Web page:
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Here more data on oil sand

K-Bond Sand Recipe / Ingredients:

    • 100 lbs. sand - 100 mesh or finer - US Silica F110
    • 6 lbs. Organo-bentone - Bentone 34 or VG-69
    • 3 lbs. Polybutane (2 US Quarts) Available on this site
    • 0.2 lbs. (3.2oz or 91grams) Propylene Carbonate
Note: Do not substitute Two-Stroke oil for Polybutene.
Some Two-Stroke oil does contain Polybutene, however it is typically in the range of only 5-30%.
The other ingredients in Two-Stroke oil defeat the purpose of K-bond sand.

The photo is for Petrobond mix
 

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SmithDoor

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The problem is to little or no jolt
Most of my work was with molding machines jolt squeeze type.

The only time I hand ram was on large flask 26" x 26"
I still have my air rammer
Layer your sand use hand to press in the corners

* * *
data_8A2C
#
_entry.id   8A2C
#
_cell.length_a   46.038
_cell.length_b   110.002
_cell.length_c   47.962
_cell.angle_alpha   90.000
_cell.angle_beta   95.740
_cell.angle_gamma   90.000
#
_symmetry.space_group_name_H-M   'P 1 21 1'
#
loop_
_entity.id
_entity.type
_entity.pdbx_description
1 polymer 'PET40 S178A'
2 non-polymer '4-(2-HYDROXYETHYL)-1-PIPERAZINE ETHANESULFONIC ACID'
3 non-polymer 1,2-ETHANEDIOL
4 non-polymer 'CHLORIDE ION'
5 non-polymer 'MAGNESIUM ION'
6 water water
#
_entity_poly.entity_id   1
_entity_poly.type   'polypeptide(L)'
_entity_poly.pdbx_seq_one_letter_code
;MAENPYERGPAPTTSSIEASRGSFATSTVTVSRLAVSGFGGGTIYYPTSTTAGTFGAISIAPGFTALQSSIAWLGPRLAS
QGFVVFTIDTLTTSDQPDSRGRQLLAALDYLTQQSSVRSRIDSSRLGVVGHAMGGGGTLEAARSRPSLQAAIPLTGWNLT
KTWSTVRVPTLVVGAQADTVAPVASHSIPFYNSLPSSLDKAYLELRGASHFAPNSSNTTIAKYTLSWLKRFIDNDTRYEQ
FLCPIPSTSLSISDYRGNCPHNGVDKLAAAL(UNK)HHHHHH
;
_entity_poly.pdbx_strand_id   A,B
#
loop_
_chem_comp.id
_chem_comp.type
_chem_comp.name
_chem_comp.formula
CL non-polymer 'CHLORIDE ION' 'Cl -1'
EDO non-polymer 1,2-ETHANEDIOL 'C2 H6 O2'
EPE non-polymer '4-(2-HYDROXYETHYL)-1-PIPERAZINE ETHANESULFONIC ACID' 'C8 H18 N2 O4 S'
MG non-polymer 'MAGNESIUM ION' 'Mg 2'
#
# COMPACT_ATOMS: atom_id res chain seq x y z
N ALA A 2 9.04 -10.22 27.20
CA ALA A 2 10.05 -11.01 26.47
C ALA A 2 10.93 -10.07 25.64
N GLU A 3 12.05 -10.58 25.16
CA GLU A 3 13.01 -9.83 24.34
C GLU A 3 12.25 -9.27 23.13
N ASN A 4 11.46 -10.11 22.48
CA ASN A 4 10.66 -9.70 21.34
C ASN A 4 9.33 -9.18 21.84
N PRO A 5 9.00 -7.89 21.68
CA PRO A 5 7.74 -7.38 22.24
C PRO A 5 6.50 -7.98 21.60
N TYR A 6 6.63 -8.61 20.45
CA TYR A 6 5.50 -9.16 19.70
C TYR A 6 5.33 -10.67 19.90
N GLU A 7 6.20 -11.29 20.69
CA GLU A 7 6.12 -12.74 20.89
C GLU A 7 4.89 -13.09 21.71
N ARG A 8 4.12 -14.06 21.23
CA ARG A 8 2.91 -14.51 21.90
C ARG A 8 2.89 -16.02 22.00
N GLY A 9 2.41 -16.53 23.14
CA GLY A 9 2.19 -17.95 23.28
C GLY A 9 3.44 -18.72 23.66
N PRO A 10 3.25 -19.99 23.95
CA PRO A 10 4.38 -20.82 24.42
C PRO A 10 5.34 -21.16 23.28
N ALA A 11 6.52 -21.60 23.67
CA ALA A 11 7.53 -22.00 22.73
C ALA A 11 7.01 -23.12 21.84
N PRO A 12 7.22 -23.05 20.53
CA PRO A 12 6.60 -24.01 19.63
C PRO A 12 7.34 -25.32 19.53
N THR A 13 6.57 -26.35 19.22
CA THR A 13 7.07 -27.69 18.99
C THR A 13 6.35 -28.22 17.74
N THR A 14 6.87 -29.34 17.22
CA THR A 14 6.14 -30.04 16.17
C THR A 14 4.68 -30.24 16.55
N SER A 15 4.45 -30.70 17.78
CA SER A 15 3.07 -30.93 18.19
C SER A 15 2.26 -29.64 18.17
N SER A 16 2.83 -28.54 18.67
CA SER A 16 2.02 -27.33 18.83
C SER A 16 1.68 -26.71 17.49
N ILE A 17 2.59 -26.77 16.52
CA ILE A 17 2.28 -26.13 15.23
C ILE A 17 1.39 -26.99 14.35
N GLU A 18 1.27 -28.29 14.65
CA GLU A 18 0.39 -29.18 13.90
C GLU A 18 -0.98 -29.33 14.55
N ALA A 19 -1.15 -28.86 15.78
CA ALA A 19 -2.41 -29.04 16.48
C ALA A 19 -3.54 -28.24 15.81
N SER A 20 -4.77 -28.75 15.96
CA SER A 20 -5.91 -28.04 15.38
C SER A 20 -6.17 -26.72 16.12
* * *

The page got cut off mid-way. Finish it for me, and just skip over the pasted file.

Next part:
Then fill flask up and ram the sand

Dave


This morning I got set up at work and very carefully prepared my mold for the flywheel making sure to do everything in sequence and being ever so careful not to disturb the mold cavity and keep things as clean as possible. I am quite happy with the results and should be able to progress with this build. I am sure I will never attempt this whole casting thing again with this many parts to do. I am 71 and it has been a great learning experience for me and a couple of my coworkers but also has been an exhausting one for me what with all the sand mixing and failures along the way. I will keep my home made forge since it works so well and maybe melt and cast some small brass parts since that is the reason I built it in the first place until I saw the Atkinson Dif. engine. The pic attached is of the best side but the other only has a few more sand pits in it but it gives it character I think.

You all have a great day,

Jim in Pa

View attachment 95646